What happened

Shares of Indian automaker Tata Motors (NYSE:TTM) closed lower for a second day on Wednesday, as auto investors continued to react to an influential analyst's view that the company is essentially worthless without its Jaguar Land Rover (JLR) subsidiary. 

Tata's American depositary shares ended Wednesday's session at $5.55, down 8.2% from Tuesday's closing price.

So what

In a note on Monday, CLSA analyst Amyn Pirani downgraded Tata's stock to underperform, from buy, and cut his price target for the company's BSE-traded shares to 85 rupees ($1.13) from 190 rupees ($2.52). 

Cars on the assembly line at Jaguar Land Rover's Castle Bromwich factory in the U.K.

Jaguar Land Rover's British factories have been closed since March 20, exacerbating parent Tata Motors' financial struggles. Image source: Jaguar Land Rover.

Pirani wrote that Tata's British luxury-vehicle subsidiary is "the only driver of its valuation" at the moment. He said that lower demand for vehicles amid the COVID-19 pandemic will increase Tata's debt load, delaying its planned efforts to deleverage by four to six quarters. He said that because any cash infusions will simply be used to subsidize business losses, the current value of the business aside from JLR is probably zero.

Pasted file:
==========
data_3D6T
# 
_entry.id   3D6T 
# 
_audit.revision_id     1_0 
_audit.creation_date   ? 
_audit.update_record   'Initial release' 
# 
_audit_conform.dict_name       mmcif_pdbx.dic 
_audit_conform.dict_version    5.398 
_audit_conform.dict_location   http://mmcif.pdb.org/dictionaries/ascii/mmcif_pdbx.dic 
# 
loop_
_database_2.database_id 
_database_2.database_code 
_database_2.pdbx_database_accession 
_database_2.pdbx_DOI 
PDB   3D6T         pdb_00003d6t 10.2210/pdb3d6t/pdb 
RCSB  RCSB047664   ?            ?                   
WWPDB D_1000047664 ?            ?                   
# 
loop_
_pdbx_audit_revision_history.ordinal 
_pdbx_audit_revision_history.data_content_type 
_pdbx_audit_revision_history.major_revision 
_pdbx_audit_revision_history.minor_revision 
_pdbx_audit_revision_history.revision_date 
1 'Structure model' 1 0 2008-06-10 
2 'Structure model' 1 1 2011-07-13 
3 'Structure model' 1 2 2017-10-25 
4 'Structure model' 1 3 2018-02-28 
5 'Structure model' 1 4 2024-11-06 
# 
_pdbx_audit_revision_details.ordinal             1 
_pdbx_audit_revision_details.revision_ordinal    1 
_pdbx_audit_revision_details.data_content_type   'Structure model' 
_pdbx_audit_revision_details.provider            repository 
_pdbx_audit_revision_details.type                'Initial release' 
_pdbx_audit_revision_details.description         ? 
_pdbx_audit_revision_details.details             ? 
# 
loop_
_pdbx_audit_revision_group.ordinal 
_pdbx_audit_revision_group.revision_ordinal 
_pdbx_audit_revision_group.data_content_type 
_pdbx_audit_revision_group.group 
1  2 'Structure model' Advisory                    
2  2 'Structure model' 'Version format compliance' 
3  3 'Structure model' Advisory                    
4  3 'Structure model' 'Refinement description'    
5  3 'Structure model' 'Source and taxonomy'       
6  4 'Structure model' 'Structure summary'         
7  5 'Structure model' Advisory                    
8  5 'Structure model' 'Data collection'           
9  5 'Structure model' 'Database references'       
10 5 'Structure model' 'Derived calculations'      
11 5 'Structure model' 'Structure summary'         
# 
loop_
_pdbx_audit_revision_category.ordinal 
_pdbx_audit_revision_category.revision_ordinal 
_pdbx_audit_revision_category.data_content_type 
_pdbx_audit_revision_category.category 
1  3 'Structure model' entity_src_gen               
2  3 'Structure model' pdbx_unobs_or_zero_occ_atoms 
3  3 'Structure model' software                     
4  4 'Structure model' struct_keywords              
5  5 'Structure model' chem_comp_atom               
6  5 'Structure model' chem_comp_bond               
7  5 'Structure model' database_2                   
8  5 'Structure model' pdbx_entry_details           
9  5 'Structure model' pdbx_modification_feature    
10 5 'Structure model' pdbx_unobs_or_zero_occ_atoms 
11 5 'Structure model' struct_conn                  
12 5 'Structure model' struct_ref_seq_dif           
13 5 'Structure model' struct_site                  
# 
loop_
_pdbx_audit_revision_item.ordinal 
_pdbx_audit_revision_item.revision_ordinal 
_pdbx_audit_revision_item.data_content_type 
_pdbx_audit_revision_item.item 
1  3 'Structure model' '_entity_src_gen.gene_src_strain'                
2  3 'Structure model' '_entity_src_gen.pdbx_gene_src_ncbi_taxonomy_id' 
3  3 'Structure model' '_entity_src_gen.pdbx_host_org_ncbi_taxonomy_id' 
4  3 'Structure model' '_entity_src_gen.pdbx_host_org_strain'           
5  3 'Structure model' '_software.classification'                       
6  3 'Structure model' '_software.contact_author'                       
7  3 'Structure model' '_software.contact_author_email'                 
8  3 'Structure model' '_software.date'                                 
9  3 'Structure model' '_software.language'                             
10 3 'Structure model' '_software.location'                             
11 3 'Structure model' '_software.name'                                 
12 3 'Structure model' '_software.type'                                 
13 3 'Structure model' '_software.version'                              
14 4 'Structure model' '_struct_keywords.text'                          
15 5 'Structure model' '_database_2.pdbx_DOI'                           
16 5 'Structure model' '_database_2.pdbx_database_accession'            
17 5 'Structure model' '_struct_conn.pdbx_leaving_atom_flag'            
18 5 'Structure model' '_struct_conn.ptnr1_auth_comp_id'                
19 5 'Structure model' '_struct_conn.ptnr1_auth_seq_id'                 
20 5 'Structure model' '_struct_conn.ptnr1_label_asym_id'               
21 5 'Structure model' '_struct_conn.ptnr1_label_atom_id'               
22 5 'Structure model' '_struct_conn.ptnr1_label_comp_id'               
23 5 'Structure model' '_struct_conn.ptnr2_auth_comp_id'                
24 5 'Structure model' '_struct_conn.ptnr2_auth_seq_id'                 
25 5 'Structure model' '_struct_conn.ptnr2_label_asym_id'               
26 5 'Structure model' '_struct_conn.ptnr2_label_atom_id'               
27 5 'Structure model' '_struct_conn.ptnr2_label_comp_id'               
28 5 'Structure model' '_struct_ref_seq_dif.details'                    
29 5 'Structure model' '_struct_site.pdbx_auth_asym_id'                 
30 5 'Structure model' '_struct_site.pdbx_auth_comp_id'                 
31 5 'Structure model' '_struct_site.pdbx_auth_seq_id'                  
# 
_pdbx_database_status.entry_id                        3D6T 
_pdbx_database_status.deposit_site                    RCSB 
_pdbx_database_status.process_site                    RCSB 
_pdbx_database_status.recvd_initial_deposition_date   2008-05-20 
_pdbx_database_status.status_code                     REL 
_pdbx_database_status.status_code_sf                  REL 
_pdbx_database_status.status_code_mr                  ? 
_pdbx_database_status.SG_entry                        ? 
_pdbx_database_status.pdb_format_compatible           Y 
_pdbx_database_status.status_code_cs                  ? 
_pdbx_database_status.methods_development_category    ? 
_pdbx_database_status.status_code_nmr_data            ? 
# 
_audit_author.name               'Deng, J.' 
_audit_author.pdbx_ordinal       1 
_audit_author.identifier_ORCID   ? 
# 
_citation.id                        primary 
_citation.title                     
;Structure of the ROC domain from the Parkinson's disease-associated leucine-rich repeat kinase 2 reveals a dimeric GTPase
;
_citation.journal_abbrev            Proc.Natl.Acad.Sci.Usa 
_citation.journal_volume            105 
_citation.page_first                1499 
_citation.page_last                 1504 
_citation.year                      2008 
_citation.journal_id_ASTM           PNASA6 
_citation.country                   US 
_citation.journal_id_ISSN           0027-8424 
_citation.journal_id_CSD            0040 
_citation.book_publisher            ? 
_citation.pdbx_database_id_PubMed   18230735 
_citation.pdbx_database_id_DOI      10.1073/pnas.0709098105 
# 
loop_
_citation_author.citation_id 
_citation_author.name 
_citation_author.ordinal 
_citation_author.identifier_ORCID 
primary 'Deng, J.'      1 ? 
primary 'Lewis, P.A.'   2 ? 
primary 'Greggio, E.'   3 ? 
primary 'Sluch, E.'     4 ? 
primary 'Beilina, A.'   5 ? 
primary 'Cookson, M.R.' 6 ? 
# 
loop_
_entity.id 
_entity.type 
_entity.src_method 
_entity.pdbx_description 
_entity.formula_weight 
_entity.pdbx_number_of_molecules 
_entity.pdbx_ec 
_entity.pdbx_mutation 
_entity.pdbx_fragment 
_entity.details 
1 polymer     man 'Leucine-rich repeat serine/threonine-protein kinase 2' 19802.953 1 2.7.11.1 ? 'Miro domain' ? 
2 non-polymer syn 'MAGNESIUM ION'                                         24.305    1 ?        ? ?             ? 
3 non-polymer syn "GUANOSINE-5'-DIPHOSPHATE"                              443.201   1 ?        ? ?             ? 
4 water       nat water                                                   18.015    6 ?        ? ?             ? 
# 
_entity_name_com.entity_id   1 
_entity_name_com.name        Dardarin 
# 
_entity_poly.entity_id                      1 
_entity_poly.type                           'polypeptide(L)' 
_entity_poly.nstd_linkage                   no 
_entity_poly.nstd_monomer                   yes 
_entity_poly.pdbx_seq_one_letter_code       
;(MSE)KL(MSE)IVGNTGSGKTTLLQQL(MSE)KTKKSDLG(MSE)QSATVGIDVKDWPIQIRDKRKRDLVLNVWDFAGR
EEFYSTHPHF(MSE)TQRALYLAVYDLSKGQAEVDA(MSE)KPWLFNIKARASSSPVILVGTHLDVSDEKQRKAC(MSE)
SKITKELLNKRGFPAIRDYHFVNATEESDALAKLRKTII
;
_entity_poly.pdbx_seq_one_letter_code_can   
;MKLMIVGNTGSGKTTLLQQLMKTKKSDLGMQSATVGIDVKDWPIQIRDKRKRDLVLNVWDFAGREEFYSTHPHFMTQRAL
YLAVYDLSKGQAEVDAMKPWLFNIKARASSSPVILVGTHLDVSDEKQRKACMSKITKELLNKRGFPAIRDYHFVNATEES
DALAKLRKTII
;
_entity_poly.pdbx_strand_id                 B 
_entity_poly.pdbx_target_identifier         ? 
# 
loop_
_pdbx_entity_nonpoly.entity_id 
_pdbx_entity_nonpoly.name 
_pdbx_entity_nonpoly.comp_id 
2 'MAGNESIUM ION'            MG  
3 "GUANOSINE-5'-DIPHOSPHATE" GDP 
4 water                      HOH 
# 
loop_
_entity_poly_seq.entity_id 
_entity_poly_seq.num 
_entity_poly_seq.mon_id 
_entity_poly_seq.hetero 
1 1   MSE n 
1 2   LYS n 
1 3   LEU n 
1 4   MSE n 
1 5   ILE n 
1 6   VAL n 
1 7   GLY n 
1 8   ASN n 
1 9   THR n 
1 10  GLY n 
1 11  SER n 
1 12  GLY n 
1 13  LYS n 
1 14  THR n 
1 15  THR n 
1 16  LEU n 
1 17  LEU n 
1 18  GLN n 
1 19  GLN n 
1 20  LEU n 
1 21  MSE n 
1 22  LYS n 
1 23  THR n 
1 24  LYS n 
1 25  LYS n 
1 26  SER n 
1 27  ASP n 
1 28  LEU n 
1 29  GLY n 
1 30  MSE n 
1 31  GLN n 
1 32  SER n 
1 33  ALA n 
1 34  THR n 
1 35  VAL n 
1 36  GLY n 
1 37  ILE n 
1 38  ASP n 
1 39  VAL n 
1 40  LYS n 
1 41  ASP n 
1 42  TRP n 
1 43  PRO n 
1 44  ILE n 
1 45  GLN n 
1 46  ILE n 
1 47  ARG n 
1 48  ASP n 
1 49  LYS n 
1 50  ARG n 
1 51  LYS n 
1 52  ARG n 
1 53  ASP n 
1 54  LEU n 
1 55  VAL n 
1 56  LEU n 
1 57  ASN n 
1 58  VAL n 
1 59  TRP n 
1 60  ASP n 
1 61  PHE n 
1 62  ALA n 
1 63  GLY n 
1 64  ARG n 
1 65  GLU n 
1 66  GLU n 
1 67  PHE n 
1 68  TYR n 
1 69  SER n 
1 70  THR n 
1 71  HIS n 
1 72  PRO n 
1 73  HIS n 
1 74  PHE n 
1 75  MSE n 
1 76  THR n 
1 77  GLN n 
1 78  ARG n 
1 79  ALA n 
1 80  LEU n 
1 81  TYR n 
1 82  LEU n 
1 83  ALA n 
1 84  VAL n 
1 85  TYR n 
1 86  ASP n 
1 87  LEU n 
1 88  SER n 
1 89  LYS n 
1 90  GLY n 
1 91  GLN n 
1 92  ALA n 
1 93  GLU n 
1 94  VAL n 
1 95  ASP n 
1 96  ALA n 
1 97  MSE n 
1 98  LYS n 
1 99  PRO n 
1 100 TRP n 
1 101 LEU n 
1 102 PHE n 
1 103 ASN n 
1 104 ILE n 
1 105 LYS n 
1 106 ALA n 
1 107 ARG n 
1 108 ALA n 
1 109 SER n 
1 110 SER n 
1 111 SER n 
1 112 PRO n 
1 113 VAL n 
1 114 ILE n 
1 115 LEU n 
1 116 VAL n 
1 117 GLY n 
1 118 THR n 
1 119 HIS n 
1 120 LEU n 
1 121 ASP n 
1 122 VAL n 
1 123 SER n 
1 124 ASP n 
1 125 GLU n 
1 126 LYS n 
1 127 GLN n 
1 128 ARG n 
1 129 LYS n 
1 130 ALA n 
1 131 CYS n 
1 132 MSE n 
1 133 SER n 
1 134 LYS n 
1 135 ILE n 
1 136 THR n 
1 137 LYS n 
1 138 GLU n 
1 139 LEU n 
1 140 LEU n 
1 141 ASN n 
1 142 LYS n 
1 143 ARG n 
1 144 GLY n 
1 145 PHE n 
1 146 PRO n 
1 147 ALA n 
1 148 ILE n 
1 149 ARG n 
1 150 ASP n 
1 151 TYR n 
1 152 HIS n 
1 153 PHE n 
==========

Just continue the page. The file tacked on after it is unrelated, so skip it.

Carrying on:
Tata's Indian factories were unable to ship any vehicles in April, as India has been under a strict shutdown amid the coronavirus pandemic. Jaguar Land Rover's factories were idled in March, after supplier shutdowns left them short of key parts. 

Tata's shares closed at 87.25 rupees on the Mumbai-based BSE exchange on Wednesday.

Now what

Pirani said that both JLR and Tata's Indian commercial-vehicle business will likely recover in the next fiscal year. While he thinks that Tata could boost its value by selling its Indian passenger-car business and its financial-services subsidiary, he thinks that sales of either are unlikely in the current environment.